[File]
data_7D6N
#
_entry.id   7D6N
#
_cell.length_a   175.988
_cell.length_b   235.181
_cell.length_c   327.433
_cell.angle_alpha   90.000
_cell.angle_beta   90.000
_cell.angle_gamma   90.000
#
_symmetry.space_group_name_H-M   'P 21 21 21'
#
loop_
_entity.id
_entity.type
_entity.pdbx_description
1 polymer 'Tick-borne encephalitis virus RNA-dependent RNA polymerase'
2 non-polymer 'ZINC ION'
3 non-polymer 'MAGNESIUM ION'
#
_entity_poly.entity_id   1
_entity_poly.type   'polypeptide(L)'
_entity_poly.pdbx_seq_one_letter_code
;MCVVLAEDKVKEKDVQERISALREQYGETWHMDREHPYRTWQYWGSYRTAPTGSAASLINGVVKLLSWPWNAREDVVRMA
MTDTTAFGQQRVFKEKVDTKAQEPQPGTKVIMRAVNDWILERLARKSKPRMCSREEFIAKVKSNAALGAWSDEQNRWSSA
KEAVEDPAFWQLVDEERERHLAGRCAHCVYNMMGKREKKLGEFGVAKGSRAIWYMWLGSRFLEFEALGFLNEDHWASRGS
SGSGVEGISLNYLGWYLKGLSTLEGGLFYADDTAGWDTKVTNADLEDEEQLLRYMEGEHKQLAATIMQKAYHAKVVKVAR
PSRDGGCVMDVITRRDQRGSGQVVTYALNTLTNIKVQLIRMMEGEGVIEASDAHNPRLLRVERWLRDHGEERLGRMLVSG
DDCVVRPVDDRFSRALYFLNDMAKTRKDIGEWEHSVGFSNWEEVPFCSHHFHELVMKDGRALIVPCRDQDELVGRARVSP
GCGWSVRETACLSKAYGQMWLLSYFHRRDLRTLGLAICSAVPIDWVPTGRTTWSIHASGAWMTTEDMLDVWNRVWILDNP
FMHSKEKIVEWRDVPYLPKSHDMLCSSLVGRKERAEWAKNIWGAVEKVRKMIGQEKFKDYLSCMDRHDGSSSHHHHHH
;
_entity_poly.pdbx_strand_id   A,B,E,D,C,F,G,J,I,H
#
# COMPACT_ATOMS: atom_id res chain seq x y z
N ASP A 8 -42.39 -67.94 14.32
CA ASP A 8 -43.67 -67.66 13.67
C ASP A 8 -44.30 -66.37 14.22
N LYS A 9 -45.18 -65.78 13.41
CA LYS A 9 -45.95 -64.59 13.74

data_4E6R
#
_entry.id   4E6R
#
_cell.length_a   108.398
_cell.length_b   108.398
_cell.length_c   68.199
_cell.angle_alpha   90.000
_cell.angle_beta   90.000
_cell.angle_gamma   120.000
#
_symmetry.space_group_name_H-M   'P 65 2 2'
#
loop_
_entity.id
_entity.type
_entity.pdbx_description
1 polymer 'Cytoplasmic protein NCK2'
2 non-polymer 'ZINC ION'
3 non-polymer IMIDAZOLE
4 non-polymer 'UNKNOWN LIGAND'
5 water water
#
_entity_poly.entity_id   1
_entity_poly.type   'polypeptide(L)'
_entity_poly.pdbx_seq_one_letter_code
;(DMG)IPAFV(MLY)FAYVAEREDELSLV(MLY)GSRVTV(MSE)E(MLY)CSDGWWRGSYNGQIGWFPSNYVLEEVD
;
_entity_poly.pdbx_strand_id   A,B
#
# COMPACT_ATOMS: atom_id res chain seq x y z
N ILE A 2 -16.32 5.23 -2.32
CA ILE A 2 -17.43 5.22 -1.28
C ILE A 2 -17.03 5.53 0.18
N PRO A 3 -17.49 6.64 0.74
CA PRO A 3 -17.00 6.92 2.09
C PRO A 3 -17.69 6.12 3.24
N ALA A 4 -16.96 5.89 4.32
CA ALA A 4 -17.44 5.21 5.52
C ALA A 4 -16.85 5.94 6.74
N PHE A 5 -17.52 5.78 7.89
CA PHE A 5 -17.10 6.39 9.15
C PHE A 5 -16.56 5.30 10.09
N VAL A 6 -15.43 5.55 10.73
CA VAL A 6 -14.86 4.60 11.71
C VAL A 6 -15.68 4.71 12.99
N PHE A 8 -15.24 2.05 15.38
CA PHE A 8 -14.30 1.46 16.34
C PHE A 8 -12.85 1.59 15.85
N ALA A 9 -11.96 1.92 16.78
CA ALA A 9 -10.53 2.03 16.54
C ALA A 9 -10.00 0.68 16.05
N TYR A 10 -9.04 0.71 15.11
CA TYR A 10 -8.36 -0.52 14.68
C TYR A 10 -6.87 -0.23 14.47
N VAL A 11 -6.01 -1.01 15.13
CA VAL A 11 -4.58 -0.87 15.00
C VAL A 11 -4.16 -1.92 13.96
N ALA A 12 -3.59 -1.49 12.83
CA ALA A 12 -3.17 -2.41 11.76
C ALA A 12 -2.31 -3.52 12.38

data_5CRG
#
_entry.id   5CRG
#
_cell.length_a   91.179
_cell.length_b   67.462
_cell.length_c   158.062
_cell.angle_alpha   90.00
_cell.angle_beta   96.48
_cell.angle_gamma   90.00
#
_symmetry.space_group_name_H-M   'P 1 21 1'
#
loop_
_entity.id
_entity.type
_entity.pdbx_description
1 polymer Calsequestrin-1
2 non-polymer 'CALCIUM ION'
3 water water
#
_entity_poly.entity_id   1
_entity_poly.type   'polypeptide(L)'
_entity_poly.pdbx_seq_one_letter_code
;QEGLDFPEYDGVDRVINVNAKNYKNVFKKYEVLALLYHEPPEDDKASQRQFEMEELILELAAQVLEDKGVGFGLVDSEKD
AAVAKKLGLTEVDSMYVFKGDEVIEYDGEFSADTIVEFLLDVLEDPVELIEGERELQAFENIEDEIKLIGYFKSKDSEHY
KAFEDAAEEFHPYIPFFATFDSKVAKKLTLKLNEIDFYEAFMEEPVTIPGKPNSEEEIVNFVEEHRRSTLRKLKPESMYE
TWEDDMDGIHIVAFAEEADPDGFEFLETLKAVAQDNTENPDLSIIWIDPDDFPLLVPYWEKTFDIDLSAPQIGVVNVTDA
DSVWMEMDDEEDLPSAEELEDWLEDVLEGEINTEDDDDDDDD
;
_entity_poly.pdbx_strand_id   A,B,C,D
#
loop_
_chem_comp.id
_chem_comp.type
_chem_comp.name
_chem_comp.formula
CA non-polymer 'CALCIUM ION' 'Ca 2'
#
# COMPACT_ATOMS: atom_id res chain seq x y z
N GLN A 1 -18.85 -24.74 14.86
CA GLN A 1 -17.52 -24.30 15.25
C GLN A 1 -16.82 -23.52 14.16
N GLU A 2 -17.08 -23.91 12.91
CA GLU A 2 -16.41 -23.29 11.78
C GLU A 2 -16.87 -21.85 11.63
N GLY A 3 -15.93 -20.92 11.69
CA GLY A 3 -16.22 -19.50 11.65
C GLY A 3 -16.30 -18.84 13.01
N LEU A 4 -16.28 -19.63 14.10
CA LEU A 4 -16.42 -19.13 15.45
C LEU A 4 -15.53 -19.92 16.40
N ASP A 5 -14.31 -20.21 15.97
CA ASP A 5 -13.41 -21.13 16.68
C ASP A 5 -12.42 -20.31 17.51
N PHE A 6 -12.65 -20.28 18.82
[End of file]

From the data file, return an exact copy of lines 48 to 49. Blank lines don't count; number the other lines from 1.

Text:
_cell.length_c   68.199
_cell.angle_alpha   90.000